The Okanagan is all too familiar with the devastation caused by wildfires.
With the exception of 2019, the valley has been hard hit by raging wildfires in recent years.
While more and more fuel modification projects are being undertaken across the valley, one group that’s really proactive is Westbank First Nation (WFN).
“As a holder of (a logging licence), WFN also has a social responsibility for those who live around the licence,” said Dave Gill, general manager for Ntityix Resources, a WFN-owned forestry company.
WFN is currently conducting fuel modification work on 14 hectares of crown land just west of Peachland, around the Silver Lake Forestry Centre.
“This is a huge peace of mind; makes me rest a lot easier and not worry as much,” said Russ Paton, general manager of Silver Lake Forest Education Society.
WFN holds a community forest licence for the area and is in the process of treating the land to reduce the risk of wildfire.
“What we do is we come in, take out all of the smaller diameter trees, leave the larger diameter trees, buck everything up, pile it, burn it and rake up a lot of the ground fuels, too,” said Mic Werstuik, a forestry contractor.
The area has never before had any fuel modification and the build-up of fuel was significant.
“Before we came through, there was probably three feet of slash here,” Werstuik said.
The provincially-funded work includes controlled burns of ground fuel, branch pruning and tree felling — efforts expected to reduce the magnitude of a wildfire should one sweep through the area.
“It’s going to stay down on the ground, it’s not going to get up in the trees and crown and be unpredictable,” Werstuik said.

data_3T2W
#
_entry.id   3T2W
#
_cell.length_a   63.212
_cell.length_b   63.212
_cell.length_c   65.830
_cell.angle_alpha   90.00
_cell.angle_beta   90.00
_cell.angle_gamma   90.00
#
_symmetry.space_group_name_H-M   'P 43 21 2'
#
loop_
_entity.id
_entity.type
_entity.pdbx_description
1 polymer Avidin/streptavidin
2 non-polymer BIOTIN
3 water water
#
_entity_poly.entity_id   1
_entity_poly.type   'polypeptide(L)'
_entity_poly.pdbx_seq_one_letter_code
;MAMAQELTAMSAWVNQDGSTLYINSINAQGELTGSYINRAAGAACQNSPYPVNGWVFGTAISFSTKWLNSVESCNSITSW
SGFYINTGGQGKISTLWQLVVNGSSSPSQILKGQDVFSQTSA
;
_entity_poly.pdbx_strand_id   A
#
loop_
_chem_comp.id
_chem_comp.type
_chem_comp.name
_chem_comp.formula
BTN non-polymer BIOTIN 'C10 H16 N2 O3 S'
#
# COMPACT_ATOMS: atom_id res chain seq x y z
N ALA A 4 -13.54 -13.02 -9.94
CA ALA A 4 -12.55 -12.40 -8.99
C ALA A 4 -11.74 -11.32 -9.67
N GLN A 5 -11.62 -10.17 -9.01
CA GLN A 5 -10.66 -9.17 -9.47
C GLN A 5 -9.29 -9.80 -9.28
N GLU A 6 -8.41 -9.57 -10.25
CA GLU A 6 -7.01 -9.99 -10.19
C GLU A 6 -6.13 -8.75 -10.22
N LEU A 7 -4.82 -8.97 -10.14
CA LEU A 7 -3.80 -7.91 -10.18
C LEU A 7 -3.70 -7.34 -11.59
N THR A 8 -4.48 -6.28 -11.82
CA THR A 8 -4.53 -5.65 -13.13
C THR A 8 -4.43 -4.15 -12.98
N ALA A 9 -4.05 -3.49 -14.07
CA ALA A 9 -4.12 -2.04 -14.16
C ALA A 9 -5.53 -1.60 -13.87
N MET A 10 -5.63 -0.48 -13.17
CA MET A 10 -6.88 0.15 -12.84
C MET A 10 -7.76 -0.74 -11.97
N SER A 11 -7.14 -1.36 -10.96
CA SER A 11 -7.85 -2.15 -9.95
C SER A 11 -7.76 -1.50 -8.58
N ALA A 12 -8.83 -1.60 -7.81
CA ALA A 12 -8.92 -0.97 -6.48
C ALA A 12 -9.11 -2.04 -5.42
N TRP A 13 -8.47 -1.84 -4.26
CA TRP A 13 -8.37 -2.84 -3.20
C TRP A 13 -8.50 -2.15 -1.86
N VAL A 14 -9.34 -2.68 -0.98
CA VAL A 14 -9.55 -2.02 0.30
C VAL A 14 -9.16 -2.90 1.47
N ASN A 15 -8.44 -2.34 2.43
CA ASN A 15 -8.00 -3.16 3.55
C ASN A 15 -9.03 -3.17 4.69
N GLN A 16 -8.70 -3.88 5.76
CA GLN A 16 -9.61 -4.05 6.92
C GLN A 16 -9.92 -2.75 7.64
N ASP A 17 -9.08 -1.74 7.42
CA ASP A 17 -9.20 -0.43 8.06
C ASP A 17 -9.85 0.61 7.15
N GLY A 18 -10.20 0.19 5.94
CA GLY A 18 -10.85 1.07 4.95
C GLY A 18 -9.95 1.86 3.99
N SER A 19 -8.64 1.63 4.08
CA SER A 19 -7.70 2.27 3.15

Once completed, the treated land gives fire crews a better chance of fighting any potential wildfires.
“When the pilots are flying it and dropping retardant it’s much more effective that retardant can get all the way to the ground. And by opening up the (forest) stand you allow that to happen,” Gill said.
Since 2014, WFN has treated more than 400 hectares of crown land, including a number of areas close to residential properties.
“This type of work will slow down the rate of spread of a wildfire and it will save homes,” Gill said.
While the work can produce a lot of smoke, Gill said more and more people are realizing it’s necessary and outweighs the alternative.
“The public is becoming educated that this kind of work has to be done,” Gill said.
“This kind of work creates smoke. People don’t like smoke, so do we do a little bit of smoke under controlled, or do we wait for a massive wildfire to come through and produce smoke for the month of August like it did last year.”
Gill said once an area has been treated, maintenance work may be required every five to 10 years.